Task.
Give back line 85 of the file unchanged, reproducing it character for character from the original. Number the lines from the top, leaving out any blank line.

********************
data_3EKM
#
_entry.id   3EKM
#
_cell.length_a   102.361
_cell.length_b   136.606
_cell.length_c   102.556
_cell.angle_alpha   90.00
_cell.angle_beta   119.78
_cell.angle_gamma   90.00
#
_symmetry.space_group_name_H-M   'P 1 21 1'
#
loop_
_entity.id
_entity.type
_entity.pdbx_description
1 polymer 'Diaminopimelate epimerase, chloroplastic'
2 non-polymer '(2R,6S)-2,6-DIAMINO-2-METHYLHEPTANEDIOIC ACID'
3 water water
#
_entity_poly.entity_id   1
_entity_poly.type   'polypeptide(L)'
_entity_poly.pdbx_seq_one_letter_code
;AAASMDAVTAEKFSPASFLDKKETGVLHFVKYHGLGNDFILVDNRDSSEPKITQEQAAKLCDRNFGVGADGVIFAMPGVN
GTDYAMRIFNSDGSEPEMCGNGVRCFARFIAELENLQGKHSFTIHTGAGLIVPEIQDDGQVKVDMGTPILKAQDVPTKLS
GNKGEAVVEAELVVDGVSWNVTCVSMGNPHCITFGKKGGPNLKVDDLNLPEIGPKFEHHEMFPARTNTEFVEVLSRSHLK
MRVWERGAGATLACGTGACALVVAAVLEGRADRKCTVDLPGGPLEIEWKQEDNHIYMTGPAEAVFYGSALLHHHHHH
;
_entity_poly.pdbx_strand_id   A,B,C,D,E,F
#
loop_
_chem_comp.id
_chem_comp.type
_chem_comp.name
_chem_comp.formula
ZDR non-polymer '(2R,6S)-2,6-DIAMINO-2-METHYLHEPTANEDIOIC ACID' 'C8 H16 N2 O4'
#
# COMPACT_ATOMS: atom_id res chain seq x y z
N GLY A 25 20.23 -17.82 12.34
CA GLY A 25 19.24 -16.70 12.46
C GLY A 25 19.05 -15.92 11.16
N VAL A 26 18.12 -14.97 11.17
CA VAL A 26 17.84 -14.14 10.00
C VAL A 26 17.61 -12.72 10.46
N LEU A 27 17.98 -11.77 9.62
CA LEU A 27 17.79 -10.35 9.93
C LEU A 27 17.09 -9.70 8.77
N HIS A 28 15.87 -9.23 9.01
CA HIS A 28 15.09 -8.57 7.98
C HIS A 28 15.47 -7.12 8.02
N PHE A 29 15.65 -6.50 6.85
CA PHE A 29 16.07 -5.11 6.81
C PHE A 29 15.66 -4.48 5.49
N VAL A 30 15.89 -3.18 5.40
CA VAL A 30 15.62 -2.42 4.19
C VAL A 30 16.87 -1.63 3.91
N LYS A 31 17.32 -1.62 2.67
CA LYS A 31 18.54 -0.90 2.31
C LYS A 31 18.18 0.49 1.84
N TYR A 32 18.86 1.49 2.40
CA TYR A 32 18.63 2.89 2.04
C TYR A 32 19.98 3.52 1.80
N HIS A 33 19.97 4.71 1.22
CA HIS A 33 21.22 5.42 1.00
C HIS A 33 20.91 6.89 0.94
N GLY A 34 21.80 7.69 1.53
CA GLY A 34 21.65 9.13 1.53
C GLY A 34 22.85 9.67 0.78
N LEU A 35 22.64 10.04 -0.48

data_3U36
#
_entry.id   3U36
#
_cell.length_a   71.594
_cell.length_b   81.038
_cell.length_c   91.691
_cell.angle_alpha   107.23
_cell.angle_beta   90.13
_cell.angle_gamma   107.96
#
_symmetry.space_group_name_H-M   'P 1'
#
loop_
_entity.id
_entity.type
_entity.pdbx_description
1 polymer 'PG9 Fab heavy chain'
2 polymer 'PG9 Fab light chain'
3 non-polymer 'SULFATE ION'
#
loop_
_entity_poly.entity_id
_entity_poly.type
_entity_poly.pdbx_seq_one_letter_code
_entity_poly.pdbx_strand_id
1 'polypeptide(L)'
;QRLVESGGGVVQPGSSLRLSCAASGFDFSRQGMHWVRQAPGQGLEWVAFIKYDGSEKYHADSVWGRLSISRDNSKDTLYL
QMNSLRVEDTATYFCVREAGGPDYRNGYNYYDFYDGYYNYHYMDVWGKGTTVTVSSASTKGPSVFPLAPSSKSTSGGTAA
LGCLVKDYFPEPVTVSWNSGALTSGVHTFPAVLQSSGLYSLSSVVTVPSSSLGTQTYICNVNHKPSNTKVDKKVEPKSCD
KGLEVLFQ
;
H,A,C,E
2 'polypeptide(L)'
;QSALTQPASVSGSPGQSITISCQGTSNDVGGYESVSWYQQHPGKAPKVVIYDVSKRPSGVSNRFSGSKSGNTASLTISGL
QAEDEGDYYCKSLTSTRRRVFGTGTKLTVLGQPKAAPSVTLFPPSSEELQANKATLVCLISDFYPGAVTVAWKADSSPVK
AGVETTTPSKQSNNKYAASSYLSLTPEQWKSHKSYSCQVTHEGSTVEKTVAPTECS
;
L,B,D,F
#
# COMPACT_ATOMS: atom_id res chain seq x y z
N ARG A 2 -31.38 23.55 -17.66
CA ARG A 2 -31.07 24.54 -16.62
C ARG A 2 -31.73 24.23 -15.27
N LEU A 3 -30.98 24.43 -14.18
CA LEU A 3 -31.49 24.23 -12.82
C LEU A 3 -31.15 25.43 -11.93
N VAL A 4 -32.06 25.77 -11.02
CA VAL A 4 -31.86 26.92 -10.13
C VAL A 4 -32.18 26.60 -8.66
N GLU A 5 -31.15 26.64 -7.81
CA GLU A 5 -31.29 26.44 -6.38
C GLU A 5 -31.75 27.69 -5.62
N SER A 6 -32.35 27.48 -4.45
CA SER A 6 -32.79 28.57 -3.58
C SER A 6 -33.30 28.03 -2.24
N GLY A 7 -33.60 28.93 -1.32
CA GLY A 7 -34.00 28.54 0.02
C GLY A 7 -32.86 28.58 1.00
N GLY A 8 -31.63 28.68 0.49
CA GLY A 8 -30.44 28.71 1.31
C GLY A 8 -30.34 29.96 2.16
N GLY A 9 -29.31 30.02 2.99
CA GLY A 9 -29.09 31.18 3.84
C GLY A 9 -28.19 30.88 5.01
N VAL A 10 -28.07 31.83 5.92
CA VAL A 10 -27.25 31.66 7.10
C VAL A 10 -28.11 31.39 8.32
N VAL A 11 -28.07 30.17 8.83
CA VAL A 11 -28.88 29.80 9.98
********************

_entity.id